So there we have it. Two pragmatic mission statements, and two mysterious visions of the future. Now you’re probably wondering which ones are are better.

Well, it isn’t that easy. Each one is unique and reflects the intent of that organisation. If Microsoft told us it was trying to organise the world’s information and make it universally accessible, for example, we wouldn’t believe it. Bing is a decent search engine, but it’s far from a category leader — which I presume makes it harder to organise the world.

No, this is a story about being consistent and acting with integrity. Are your words consistent with your brand, your mission, and making a giant bet when you see an opportunity?

In the case of Microsoft and LinkedIn, the answer’s yes. Aside from the enormous price tag, the deal makes sense when we look at the underlying missions. Does that mean they should try and emulate Google or Facebook?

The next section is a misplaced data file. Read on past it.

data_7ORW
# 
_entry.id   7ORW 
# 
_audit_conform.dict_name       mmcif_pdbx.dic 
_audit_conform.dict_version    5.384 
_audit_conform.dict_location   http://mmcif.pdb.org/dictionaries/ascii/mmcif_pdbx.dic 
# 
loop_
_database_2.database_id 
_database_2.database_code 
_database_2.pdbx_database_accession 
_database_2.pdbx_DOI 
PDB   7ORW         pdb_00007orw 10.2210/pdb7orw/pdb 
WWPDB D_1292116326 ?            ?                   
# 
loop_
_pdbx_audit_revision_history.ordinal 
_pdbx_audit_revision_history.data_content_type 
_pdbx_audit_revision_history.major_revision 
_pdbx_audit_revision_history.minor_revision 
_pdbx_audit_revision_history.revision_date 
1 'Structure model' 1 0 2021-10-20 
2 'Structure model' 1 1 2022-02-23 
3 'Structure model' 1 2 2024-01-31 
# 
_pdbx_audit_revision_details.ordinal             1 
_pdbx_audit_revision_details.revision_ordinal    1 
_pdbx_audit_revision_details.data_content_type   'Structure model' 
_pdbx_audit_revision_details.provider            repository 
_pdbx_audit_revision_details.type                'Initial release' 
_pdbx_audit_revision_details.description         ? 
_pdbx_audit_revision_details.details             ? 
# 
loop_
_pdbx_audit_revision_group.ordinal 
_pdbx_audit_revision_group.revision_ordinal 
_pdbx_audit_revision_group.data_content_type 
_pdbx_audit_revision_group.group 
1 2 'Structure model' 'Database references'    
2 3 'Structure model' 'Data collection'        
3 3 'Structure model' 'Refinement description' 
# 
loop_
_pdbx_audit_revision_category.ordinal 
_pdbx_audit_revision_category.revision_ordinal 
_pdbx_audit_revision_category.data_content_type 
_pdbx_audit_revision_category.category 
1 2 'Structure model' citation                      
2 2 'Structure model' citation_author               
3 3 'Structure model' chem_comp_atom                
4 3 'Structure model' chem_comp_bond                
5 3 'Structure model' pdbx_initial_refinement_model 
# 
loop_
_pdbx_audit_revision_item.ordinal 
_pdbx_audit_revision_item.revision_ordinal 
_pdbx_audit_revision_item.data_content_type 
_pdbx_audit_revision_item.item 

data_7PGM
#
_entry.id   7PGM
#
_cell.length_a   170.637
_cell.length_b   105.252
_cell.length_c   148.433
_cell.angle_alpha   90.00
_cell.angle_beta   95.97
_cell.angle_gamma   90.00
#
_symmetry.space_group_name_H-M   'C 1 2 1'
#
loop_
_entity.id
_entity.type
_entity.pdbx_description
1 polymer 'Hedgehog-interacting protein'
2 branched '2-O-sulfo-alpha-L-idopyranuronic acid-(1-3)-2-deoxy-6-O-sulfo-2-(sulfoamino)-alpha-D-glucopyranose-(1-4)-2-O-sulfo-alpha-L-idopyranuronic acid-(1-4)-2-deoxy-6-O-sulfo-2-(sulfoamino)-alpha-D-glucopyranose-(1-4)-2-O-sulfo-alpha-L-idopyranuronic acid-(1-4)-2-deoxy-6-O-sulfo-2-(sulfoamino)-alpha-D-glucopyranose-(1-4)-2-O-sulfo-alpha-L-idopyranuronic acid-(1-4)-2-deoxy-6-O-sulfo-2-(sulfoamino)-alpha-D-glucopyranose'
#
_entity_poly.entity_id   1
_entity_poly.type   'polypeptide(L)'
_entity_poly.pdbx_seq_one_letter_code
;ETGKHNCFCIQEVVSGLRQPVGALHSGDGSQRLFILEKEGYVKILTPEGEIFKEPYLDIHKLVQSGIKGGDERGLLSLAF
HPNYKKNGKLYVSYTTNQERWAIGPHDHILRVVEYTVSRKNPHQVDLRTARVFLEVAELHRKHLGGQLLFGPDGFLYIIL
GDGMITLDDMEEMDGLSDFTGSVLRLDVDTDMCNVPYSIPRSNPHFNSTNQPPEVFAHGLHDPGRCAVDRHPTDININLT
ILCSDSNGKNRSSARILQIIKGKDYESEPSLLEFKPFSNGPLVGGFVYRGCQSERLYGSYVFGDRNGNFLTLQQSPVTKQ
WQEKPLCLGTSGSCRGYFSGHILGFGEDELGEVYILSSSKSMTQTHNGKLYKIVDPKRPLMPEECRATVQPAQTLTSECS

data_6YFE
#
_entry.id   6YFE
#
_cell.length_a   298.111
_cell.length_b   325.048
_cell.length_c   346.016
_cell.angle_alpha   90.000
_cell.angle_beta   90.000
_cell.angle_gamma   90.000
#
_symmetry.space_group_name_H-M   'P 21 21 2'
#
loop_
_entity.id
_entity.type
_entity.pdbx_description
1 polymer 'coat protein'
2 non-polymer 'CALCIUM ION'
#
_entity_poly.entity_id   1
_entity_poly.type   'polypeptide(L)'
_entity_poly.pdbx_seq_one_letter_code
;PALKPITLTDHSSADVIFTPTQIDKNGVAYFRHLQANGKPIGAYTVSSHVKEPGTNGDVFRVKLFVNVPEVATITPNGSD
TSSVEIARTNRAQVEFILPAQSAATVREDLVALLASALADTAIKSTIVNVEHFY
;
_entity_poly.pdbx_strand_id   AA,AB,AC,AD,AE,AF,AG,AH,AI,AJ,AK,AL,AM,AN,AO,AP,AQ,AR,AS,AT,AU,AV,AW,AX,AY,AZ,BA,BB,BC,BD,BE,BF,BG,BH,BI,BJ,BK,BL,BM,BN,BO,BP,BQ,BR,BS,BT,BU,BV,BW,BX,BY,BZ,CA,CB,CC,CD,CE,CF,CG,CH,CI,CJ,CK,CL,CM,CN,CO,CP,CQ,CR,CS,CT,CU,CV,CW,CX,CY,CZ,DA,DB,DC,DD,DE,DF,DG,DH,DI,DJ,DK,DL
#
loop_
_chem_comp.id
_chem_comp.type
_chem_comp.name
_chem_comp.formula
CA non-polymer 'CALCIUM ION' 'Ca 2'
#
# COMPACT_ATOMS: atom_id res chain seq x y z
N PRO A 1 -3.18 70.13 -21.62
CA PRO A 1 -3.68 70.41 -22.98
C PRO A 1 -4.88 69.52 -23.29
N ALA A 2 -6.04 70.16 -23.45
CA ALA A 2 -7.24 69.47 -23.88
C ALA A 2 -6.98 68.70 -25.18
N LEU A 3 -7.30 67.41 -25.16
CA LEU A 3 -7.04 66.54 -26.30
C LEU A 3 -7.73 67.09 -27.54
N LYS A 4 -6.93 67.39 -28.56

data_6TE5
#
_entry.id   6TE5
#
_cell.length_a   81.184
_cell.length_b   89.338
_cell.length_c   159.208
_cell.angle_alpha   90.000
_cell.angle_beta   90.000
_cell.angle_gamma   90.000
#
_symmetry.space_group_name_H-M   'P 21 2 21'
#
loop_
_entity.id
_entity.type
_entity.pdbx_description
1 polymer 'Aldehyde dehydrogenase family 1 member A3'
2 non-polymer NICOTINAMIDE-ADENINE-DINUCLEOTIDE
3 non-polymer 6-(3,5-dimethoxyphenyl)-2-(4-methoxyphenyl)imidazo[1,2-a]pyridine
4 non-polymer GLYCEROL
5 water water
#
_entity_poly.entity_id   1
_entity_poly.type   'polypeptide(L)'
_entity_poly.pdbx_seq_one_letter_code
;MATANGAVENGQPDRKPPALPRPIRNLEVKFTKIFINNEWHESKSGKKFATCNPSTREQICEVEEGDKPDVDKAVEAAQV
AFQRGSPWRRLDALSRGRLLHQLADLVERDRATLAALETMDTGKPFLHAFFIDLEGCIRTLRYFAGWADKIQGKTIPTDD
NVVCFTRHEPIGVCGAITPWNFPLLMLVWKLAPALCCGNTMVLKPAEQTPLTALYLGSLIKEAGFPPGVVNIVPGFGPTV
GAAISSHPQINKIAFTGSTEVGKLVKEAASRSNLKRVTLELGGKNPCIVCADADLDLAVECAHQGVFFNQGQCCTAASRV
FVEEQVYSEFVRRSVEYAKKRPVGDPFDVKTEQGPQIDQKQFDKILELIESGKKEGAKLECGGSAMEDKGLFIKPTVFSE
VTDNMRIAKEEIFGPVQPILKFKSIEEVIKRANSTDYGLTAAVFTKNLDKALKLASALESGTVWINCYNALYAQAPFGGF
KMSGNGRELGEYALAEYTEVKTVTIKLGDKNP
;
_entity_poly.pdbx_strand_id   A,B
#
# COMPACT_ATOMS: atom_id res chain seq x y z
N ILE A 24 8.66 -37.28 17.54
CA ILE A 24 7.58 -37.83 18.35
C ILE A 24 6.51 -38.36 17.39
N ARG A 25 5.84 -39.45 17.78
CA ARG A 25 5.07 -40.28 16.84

But I wouldn’t complain if they all gave us a bit more spark.

Steve’s crazy videos rounded out an entertaining era. Sun’s CEO Scott McNealy could get headlines with outrageous claims about the end of privacy as we know it, and Oracle boss CEO Larry Ellison was just plain scary.

Then we had the late great Steve Jobs. His presentations were entertainment personified.

Which, now that I think about it, could be part of Apple’s problem today. Without Jobs it lacks a compelling story about the future. Check out the mission statement: “Apple designs Macs, the best personal computers in the world, along with OS X, iLife, iWork and professional software. Apple leads the digital music revolution with its iPods and iTunes online store.”

A true, consistent and worthy statement. Also, quite boring. Not like the other Steve at Microsoft. Now there’s a story worth remembering.